retear

retear

(ˌriːˈtɛə)
vb (tr) , -tears, -tearing, -tore or -torn
to tear again
References in periodicals archive ?
However, people with larger sized tears (> 3cm) may be prone to an increased retear rate with early passive ROM (Lee, Cho, & Rhee, 2012).
Recent literature has produced rates of retear ranging from 10% in small tears (<2 mm) to 57% in large tears (>6 cm) (5).
The rate of ligament rupture after primary reconstruction is higher in the allograft group, but the difference is not statistical, we think that the reason that the allograft group has higher risk of ACL graft failure is that allograft reconstruction patients have a quicker postoperative rehabilitation course and diminished pain compared to patients with autografts, it may lead the allograft reconstruction patients to return to high level of activity earlier than the latter and before sufficient biological healing of the graft, which may place allograft reconstruction patients at a higher risk of retear.
Bergeson and colleagues reported that rotator cuff retear rates (56.
While the risk of a retear after arthroscopic repair of the rotator cuff has been well documented, publications with long-term follow-up (more than three years) are relatively limited," said Hernigou.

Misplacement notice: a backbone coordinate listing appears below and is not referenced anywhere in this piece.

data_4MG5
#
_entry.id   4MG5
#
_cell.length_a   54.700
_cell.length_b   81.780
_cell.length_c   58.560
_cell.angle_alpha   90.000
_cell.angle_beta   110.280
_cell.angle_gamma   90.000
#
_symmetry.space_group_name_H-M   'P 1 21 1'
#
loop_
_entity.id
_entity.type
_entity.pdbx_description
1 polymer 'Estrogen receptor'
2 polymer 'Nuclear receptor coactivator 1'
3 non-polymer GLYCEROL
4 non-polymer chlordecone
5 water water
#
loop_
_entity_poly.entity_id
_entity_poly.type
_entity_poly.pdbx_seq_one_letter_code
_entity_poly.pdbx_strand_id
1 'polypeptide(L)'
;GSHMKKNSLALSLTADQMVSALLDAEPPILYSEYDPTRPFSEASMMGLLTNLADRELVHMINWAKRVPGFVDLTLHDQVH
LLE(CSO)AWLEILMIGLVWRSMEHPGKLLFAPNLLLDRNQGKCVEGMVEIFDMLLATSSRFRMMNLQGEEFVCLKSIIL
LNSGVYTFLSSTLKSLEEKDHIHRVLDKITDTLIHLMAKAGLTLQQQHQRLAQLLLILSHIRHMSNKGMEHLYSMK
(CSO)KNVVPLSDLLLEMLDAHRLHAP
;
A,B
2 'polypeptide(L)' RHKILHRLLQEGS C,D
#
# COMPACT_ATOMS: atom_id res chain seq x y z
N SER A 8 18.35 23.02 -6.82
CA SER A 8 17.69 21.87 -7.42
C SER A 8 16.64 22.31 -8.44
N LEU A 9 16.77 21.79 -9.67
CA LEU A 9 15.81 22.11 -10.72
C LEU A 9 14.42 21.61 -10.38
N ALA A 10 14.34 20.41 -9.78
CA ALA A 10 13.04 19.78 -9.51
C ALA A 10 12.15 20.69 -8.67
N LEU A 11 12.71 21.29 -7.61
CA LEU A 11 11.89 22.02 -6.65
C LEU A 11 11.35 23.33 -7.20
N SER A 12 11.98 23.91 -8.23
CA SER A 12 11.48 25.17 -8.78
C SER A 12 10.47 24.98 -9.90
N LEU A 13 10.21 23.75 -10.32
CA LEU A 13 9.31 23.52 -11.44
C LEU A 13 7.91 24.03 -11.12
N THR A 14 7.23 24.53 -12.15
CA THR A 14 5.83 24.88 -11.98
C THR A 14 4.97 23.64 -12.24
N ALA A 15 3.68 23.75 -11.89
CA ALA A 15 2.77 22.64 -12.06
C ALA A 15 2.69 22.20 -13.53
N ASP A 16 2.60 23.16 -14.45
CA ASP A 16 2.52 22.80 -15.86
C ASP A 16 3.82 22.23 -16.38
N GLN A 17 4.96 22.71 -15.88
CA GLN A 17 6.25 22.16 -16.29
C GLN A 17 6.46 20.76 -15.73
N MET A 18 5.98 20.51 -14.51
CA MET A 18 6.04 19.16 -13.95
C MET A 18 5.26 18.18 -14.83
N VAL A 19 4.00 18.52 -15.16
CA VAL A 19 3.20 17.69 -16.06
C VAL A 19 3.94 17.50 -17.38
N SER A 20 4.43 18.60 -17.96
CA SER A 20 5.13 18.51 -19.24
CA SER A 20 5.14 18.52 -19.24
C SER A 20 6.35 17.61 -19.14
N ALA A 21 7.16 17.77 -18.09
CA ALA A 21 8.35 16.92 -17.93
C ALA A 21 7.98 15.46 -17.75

Indications for MRA include evaluation of osteochondral defects for stability and evaluation of postoperative menisci for retear.
No significant difference in either postoperative score was found between patients with an intact cuff and those with a cuff retear (UCLA: P = 0.
Complications of meniscal allograft include neurovascular injury, infection, immune response, retear, and iatrogenic damage to articular cartilage.
14) More recently, multiple studies have adapted this staging system for the MRI and correlated retear rate and prognosis with the degree of fatty degeneration.
The treatment, which, enhances the bodys natural healing response, can stop tears from getting worse and reduce the likelihood of retears.
When people with plantar fasciitis first step out of bed, that ligament retears," LaPorta explains.
Integrity of repair has been correlated with improvements in functional outcomes and results of revision surgeries are less than optimal, reinforcing the notion that prevention of retears with a quality repair is critical for the long term outcome of the patient.